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Cheap & Good

No-frills comfort food from Dover Road Kai Kee Wanton Noodles

Sometimes all you want is a simple, comforting, no-frills meal, the kind that brings a smile to your face the moment you see it because it is as it should be - honest, old school, unpretentious and just a tad haphazard.

I smiled to myself when I was presented a plate of dry wonton mee (from $3 a serving) from Dover Road Kai Kee Wanton Mee, a hawker stall in Alexandra Village Food Centre, last week.

My $4 plate had three wontons flopped at the side of the plate; a couple of pieces of blanched leafy vegetable strewn across the noodles; and some carelessly scattered slices of char siew.

For most, this would be far from visually arresting, but to me, it was sheer delight.

How could such a disorganised dish still be appealing?

It could for these reasons: I loved that the smooth wontons were so slippery that they had slid to the side of the plate and were now halfimmersed in sauce. I loved that I could see the grain of the lean char siew pieces that were in different shapes and sizes with requisite burnt edges. And I loved how the meat sat atop a plate of noodles that glistened in the daylight. And when I tucked in, it didn't disappoint.

  • DOVER ROAD KAI KEE WANTON MEE

  • Alexandra Village Food Centre, 120 Bukit Merah Lane 1, 01-09, open: 7am to 4pm, closed on Tuesday

    Rating: 3/5 stars

The stall, which ran for more than 30 years at the now-defunct Dover Road market near Fairfield Methodist School, serves good, oldfashioned wonton mee. It moved to Alexandra Village about five years ago.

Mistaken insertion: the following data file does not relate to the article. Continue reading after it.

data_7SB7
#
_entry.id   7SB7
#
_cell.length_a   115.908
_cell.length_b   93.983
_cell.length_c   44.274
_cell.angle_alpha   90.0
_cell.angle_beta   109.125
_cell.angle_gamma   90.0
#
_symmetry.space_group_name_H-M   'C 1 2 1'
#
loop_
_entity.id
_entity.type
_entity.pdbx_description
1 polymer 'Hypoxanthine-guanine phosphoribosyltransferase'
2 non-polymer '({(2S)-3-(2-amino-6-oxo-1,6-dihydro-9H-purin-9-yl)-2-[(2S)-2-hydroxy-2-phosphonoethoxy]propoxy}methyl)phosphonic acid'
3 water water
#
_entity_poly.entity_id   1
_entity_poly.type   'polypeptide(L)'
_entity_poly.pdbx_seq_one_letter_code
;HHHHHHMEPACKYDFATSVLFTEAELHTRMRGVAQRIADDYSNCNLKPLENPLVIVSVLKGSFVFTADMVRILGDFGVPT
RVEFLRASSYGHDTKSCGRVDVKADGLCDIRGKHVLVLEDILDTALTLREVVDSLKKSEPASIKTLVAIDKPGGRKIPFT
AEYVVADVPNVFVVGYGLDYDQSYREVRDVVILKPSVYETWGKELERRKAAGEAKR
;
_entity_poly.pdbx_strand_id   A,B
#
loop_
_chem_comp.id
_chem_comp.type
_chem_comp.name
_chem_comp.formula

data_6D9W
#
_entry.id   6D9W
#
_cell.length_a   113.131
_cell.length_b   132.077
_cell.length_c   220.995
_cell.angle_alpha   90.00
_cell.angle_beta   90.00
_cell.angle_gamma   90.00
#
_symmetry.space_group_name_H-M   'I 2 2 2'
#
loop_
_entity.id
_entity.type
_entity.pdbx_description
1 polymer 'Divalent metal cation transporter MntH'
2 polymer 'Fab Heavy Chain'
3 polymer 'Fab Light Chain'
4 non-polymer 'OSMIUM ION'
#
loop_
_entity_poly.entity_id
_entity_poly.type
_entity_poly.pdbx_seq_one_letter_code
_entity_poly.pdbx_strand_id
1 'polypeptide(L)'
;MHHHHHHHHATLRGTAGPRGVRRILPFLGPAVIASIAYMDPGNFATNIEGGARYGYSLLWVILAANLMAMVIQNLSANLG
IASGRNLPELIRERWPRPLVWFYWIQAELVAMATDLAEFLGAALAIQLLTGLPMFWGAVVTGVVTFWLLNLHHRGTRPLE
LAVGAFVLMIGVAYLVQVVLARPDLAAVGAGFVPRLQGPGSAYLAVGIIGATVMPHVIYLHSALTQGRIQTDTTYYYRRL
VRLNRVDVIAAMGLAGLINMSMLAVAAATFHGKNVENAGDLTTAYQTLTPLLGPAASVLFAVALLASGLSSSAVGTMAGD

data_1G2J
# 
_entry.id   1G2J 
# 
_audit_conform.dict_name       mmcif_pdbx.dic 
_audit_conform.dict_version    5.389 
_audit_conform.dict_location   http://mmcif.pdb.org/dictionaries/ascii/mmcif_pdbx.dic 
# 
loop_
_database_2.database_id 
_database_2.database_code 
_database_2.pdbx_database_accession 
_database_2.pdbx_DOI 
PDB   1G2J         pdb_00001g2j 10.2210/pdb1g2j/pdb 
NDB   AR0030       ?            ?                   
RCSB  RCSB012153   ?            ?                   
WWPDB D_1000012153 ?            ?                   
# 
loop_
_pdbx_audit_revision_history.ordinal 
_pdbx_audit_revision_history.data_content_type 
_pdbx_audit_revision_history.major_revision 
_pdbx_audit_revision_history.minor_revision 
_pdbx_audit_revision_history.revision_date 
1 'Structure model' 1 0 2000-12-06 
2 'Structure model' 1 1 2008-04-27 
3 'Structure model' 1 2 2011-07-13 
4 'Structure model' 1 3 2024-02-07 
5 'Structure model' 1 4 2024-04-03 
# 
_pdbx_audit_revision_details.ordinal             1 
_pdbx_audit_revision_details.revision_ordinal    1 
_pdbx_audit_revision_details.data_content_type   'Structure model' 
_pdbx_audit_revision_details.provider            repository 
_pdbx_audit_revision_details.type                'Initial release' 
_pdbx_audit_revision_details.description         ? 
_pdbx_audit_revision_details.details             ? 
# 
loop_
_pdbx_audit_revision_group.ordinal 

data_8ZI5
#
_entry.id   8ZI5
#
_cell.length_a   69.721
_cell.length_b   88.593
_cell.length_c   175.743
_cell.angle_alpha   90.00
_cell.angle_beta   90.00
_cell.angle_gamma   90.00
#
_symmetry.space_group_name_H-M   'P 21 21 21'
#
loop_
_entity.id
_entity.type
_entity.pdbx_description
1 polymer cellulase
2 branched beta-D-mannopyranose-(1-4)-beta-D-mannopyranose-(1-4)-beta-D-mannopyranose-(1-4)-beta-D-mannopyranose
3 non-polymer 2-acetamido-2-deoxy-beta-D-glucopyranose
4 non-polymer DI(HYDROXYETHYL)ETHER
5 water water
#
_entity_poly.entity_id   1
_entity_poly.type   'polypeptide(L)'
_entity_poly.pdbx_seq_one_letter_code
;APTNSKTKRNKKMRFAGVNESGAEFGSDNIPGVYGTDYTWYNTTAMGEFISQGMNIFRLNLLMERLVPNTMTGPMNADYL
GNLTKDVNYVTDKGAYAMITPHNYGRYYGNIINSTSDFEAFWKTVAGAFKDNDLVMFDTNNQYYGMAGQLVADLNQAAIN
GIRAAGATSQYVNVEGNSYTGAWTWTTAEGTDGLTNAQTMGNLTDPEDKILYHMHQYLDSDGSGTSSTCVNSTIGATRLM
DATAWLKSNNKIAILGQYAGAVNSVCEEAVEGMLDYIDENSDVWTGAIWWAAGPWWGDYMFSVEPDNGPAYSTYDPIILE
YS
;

Here, it's all about the texture of the noodles and the flavour of the wonton.

The noodles, which are cooked to perfection, are springy and have bite. They are tossed in a generous amount of flavourful sauce, a gloopy mixture of chilli, lard oil, sesame oil and oyster sauce, among other things.

By lunch time, the stall often sells out its sui gao - larger minced pork and shrimp dumplings - but its wontons are just as tasty.

The minced pork filling is soft and well-seasoned and the slippery skin slithers down the throat.

The soup it comes with isn't much to shout about and neither is the char siew. But when eaten together with the noodles, wonton and delicious sauce, the dish on the whole presents a burst of flavours.

Sometimes keeping it pure and simple is best.

There's no need to mess with what works.

• Follow Rebecca Lynne Tan on Twitter @STrebeccatan

A version of this article appeared in the print edition of The Sunday Times on June 26, 2016, with the headline 'Comfort mee'. Print Edition | Subscribe